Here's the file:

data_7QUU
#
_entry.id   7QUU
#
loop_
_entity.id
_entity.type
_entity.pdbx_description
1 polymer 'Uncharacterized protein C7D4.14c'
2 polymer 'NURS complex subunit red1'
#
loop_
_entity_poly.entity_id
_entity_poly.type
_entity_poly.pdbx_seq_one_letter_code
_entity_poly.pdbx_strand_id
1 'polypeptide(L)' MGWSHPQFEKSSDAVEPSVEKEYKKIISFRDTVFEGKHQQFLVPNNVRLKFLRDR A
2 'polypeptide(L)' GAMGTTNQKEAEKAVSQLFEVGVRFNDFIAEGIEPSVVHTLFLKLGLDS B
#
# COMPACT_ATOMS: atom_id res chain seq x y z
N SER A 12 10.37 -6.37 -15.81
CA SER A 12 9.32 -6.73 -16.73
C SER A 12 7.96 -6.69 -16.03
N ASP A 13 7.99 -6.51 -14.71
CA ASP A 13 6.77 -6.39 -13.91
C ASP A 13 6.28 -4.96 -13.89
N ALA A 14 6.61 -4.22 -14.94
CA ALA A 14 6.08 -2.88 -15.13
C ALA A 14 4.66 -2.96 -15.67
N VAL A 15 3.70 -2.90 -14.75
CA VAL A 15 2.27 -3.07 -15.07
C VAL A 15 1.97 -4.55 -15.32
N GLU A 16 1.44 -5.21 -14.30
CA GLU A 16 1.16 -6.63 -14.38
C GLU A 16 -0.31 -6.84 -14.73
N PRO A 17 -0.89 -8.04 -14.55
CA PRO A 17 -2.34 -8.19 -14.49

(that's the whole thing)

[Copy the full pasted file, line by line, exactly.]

data_7QUU
#
_entry.id   7QUU
#
loop_
_entity.id
_entity.type
_entity.pdbx_description
1 polymer 'Uncharacterized protein C7D4.14c'
2 polymer 'NURS complex subunit red1'
#
loop_
_entity_poly.entity_id
_entity_poly.type
_entity_poly.pdbx_seq_one_letter_code
_entity_poly.pdbx_strand_id
1 'polypeptide(L)' MGWSHPQFEKSSDAVEPSVEKEYKKIISFRDTVFEGKHQQFLVPNNVRLKFLRDR A
2 'polypeptide(L)' GAMGTTNQKEAEKAVSQLFEVGVRFNDFIAEGIEPSVVHTLFLKLGLDS B
#
# COMPACT_ATOMS: atom_id res chain seq x y z
N SER A 12 10.37 -6.37 -15.81
CA SER A 12 9.32 -6.73 -16.73
C SER A 12 7.96 -6.69 -16.03
N ASP A 13 7.99 -6.51 -14.71
CA ASP A 13 6.77 -6.39 -13.91
C ASP A 13 6.28 -4.96 -13.89
N ALA A 14 6.61 -4.22 -14.94
CA ALA A 14 6.08 -2.88 -15.13
C ALA A 14 4.66 -2.96 -15.67
N VAL A 15 3.70 -2.90 -14.75
CA VAL A 15 2.27 -3.07 -15.07
C VAL A 15 1.97 -4.55 -15.32
N GLU A 16 1.44 -5.21 -14.30
CA GLU A 16 1.16 -6.63 -14.38
C GLU A 16 -0.31 -6.84 -14.73
N PRO A 17 -0.89 -8.04 -14.55
CA PRO A 17 -2.34 -8.19 -14.49